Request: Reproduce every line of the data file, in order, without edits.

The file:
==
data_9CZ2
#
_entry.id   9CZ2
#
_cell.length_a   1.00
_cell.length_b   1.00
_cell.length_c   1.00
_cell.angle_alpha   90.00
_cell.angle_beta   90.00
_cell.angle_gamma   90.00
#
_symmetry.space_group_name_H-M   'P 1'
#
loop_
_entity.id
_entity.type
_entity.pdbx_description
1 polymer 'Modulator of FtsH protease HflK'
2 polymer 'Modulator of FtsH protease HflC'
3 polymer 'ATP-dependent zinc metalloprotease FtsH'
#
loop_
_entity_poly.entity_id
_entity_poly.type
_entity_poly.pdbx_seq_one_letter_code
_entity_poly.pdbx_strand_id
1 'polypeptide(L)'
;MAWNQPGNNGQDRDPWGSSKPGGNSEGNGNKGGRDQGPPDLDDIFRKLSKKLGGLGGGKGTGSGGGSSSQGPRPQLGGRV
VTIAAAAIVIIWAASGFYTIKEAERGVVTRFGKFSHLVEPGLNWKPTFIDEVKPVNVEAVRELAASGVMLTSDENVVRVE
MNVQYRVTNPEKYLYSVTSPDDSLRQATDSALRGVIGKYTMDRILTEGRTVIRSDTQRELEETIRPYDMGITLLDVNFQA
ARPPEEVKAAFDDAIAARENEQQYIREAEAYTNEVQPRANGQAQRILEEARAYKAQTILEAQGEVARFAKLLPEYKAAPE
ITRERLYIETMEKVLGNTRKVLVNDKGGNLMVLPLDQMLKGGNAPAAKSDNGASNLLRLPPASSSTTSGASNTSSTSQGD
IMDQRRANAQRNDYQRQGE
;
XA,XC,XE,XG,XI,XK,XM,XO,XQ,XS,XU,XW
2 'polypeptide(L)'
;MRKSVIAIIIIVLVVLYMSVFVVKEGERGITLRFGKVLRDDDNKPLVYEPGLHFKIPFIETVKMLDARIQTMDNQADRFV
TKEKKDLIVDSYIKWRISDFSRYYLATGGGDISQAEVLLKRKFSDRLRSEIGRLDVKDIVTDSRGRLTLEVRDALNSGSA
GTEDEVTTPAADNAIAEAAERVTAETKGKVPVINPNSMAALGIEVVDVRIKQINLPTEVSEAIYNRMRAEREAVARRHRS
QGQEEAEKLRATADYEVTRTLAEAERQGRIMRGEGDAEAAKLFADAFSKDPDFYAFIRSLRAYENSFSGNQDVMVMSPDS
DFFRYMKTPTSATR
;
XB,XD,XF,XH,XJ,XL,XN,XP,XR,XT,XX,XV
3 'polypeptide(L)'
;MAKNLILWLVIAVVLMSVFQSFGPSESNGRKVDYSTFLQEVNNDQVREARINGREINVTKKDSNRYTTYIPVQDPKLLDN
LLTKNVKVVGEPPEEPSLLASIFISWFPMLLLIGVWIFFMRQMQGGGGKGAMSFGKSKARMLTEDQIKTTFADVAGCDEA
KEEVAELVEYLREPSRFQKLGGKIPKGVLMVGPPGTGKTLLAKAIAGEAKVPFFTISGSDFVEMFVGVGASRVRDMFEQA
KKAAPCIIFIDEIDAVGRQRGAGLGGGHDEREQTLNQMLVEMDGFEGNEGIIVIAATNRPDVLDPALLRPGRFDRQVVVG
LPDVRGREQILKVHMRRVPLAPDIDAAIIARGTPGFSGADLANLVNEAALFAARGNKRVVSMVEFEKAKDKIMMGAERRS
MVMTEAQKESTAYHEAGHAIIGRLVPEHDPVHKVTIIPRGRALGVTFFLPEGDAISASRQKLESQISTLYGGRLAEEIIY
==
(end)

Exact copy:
data_9CZ2
#
_entry.id   9CZ2
#
_cell.length_a   1.00
_cell.length_b   1.00
_cell.length_c   1.00
_cell.angle_alpha   90.00
_cell.angle_beta   90.00
_cell.angle_gamma   90.00
#
_symmetry.space_group_name_H-M   'P 1'
#
loop_
_entity.id
_entity.type
_entity.pdbx_description
1 polymer 'Modulator of FtsH protease HflK'
2 polymer 'Modulator of FtsH protease HflC'
3 polymer 'ATP-dependent zinc metalloprotease FtsH'
#
loop_
_entity_poly.entity_id
_entity_poly.type
_entity_poly.pdbx_seq_one_letter_code
_entity_poly.pdbx_strand_id
1 'polypeptide(L)'
;MAWNQPGNNGQDRDPWGSSKPGGNSEGNGNKGGRDQGPPDLDDIFRKLSKKLGGLGGGKGTGSGGGSSSQGPRPQLGGRV
VTIAAAAIVIIWAASGFYTIKEAERGVVTRFGKFSHLVEPGLNWKPTFIDEVKPVNVEAVRELAASGVMLTSDENVVRVE
MNVQYRVTNPEKYLYSVTSPDDSLRQATDSALRGVIGKYTMDRILTEGRTVIRSDTQRELEETIRPYDMGITLLDVNFQA
ARPPEEVKAAFDDAIAARENEQQYIREAEAYTNEVQPRANGQAQRILEEARAYKAQTILEAQGEVARFAKLLPEYKAAPE
ITRERLYIETMEKVLGNTRKVLVNDKGGNLMVLPLDQMLKGGNAPAAKSDNGASNLLRLPPASSSTTSGASNTSSTSQGD
IMDQRRANAQRNDYQRQGE
;
XA,XC,XE,XG,XI,XK,XM,XO,XQ,XS,XU,XW
2 'polypeptide(L)'
;MRKSVIAIIIIVLVVLYMSVFVVKEGERGITLRFGKVLRDDDNKPLVYEPGLHFKIPFIETVKMLDARIQTMDNQADRFV
TKEKKDLIVDSYIKWRISDFSRYYLATGGGDISQAEVLLKRKFSDRLRSEIGRLDVKDIVTDSRGRLTLEVRDALNSGSA
GTEDEVTTPAADNAIAEAAERVTAETKGKVPVINPNSMAALGIEVVDVRIKQINLPTEVSEAIYNRMRAEREAVARRHRS
QGQEEAEKLRATADYEVTRTLAEAERQGRIMRGEGDAEAAKLFADAFSKDPDFYAFIRSLRAYENSFSGNQDVMVMSPDS
DFFRYMKTPTSATR
;
XB,XD,XF,XH,XJ,XL,XN,XP,XR,XT,XX,XV
3 'polypeptide(L)'
;MAKNLILWLVIAVVLMSVFQSFGPSESNGRKVDYSTFLQEVNNDQVREARINGREINVTKKDSNRYTTYIPVQDPKLLDN
LLTKNVKVVGEPPEEPSLLASIFISWFPMLLLIGVWIFFMRQMQGGGGKGAMSFGKSKARMLTEDQIKTTFADVAGCDEA
KEEVAELVEYLREPSRFQKLGGKIPKGVLMVGPPGTGKTLLAKAIAGEAKVPFFTISGSDFVEMFVGVGASRVRDMFEQA
KKAAPCIIFIDEIDAVGRQRGAGLGGGHDEREQTLNQMLVEMDGFEGNEGIIVIAATNRPDVLDPALLRPGRFDRQVVVG
LPDVRGREQILKVHMRRVPLAPDIDAAIIARGTPGFSGADLANLVNEAALFAARGNKRVVSMVEFEKAKDKIMMGAERRS
MVMTEAQKESTAYHEAGHAIIGRLVPEHDPVHKVTIIPRGRALGVTFFLPEGDAISASRQKLESQISTLYGGRLAEEIIY